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Salient: Victoria University Students' Paper. Vol. 27, No. 14. 1964.

Kinsella Says "NO "! — Bond Pamphlet Revised

Kinsella Says "NO "!

Bond Pamphlet Revised

"NO interview, no statement." Thus Education Minister Kinsella refused an interview on NZUSA's bonded bursaries pamphlet. Prompted by requests from constituent student papers Salient, Craccum and Critic. New Zealand Student Press Association (NZSPA) had sought an interview on the now controversial pamphlet. Minister's Secretary Naylor asked first for a copy of the pamphlet. The request was agreed to, for without a pamphlet there could be no interview. A copy of the pamphlet was to be supplied at an interview with Secretary Naylor the following morning.

That night VUWSA Executive discussed an NZUSA decision to withdraw the pamphlet and replace it with a modified one. Men's Vice-President Bertram, who had acted for Tom Robins at President's meeting, and opted for the withdrawal, outlined the reasons for NZUSA's action. It was felt, said Bertram, that the pamphlet cast aspersions on the teaching profession—it was not a pamphlet on which NZUSA could expect the teachers' support. The pamphlet should be rewritten in a more tactful manner. Bertram expressed personal surprise that NZUSA Internal Affairs Officer Roger Clark could have produced such a pamphlet.

Executive members expressed surprise and annoyance at the waste of £12 of NZUSA funds. Tom Robins pointed out that this expenditure came from the £150 allocation for unbudgeted items. Some expressed objections to paying for something they had not seen.

The facts behind withdrawal of the pamphlet were obscured by lack of liaison. NZUSA dele-gale Allster Taylor reported: "On my return to Wellington from Council I was the one who informed Internal Affairs Vice-Tresident Clark of the withdrawal of the Bonded Bursaries pamphlet (he prepared It)—two weeks after it had been done by the Presidents."

The next morning Minister's Secretary Naylor received the pamphlet. He seemed optimistic that NZSPA would get an interview, or at least a prepared statement (the American naval visit was then in progress and the Minister not immediately available. An interview, subject to confirmation, was pencilled in for 2pm on Thursday 10th. That night Resident Executive ot NZUSA met, and was shocked to learn that the interview was planned. External Allans vice-President Faulkner even considered a motion that NZSPA be directed not to interview the Minister, but he did not formally move it. Attempts to cancel the interview failed when NZSPA head Tony Haas revealed that Kinsella already had the pamphlet. NZUSA immediately made available a copy of the rewritten pamphlet, a typewritten draft, for NZSPA to submit to the Minister.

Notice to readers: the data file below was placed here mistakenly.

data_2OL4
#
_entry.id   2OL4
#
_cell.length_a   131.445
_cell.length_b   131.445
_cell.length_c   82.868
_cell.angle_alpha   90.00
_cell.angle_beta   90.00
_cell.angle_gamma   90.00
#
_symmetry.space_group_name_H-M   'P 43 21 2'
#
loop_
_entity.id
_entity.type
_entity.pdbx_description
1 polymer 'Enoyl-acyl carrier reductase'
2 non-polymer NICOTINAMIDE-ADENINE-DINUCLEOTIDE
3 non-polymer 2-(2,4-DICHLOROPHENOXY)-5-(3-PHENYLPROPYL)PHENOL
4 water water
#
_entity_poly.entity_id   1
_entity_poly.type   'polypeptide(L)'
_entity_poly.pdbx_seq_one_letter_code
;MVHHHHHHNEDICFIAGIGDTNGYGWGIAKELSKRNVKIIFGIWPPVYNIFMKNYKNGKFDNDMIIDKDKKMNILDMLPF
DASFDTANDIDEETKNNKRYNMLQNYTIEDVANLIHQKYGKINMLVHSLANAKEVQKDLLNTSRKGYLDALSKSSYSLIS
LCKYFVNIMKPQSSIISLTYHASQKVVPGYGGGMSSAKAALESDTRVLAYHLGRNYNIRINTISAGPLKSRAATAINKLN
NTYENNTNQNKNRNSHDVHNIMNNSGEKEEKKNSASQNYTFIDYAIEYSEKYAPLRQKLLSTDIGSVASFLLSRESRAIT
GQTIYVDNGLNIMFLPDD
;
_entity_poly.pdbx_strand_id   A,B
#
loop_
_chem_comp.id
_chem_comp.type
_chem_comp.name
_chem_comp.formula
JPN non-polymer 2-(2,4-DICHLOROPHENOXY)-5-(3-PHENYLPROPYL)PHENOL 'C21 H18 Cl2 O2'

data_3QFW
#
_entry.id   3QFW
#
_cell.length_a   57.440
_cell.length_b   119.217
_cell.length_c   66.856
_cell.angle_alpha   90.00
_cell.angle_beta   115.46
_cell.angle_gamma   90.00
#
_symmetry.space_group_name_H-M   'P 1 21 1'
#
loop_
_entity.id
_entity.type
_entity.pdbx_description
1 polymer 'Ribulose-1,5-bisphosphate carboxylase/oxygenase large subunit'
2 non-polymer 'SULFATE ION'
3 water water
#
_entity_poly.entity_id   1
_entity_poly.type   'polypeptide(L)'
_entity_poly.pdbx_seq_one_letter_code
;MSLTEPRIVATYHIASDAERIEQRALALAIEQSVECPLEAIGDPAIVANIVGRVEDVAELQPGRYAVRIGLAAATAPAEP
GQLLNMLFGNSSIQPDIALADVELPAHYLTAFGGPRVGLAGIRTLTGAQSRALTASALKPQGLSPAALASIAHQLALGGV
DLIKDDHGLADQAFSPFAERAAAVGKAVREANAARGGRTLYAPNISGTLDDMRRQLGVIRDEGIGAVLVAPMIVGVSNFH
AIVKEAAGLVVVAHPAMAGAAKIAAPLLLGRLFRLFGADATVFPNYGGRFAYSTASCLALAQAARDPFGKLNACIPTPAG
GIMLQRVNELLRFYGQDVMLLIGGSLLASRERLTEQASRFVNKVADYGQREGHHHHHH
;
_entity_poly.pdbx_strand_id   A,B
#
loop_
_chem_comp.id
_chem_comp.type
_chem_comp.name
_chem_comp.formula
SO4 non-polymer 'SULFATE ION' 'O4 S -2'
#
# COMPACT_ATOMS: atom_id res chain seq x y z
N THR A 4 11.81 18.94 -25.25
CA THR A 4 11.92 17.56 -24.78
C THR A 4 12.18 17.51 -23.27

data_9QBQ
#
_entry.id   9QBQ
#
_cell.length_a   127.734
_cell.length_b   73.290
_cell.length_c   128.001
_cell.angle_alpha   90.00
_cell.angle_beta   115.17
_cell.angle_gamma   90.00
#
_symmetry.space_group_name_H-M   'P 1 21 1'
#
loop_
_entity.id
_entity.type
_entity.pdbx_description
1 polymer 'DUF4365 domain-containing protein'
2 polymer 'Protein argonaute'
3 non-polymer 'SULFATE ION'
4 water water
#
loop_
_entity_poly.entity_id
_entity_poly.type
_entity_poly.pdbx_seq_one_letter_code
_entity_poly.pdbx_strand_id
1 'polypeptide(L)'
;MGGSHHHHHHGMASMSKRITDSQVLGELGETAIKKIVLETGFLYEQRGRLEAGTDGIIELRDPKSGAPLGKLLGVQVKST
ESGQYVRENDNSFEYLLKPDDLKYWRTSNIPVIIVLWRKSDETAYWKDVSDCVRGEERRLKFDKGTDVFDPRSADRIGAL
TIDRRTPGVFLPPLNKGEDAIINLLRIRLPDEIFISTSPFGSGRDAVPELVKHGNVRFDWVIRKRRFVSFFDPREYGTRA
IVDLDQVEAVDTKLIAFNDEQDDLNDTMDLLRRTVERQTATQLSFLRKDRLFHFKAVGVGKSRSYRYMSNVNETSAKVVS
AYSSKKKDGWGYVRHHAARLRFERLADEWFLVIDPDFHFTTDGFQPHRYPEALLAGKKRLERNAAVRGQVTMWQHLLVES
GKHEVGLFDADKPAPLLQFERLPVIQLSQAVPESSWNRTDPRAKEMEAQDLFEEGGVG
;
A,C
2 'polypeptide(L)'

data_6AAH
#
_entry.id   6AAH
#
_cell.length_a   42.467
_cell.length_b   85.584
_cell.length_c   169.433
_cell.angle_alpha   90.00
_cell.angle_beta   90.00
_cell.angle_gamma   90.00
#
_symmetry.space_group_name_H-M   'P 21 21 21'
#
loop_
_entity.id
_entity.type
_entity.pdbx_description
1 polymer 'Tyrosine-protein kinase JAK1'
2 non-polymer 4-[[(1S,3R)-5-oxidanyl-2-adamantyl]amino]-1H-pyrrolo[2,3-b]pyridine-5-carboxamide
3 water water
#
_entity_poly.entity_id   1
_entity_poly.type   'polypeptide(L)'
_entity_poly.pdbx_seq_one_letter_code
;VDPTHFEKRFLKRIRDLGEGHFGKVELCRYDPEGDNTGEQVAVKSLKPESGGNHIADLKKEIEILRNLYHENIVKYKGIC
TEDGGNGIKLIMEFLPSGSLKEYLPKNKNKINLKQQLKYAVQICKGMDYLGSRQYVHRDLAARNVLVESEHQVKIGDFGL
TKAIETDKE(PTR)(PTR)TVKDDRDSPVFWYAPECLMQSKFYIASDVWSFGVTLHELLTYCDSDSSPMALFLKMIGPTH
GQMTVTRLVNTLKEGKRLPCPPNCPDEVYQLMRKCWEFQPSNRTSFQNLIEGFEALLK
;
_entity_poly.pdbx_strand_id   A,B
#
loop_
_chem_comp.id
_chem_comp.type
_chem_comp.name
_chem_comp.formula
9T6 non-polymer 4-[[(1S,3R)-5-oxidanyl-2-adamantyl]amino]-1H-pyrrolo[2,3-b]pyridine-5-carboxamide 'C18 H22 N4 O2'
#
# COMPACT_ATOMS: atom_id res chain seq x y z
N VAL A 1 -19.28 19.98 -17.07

But there was no interview and Kinsella did not see the new pamphlet. Stating that to grant an interview in Wellington was a precedent to granting interviews in other University centres. Secretary Naylor conveyed the Minister.' refusal. A prepared statement had been proposed in the earlier conversation, yet even this was now refused. The Minister had seen the pamphlet, the Secretary admitted, but the only comment available was that the Government could only reconsider bonded bursaries when adequate teachers were available.

Meanwhile NZUSA is proceeding with the revised pamphlet (see box). Interviews for studentships start in mid-September (final bonding does not normallv take place till mid-November). but NZUSA will distribute the pamphlet this year.

Distribution plans are however, not clear. Pressed for an explanation. Roger Clark explained that the withdrawn pamphlets had been sent to the individual student associations for distribution −3000 had been printed or about 600 per University. The same system would be adopted with the new pamphlet.

"I'm not so worried about the cost of the new pamphlet—I'm worried about the cost of distribution." said Victoria Secretary Alister Taylor when asked for comment. Because of difficulties in organisation, no copies of the withdrawn pamphlet had been distributed during August tours of schools. The remaining tours of schools do not take place till the end of November.

As a further complication, students at schools in and around Wellington are presumably under less financial pressure to take up bonded bursaries.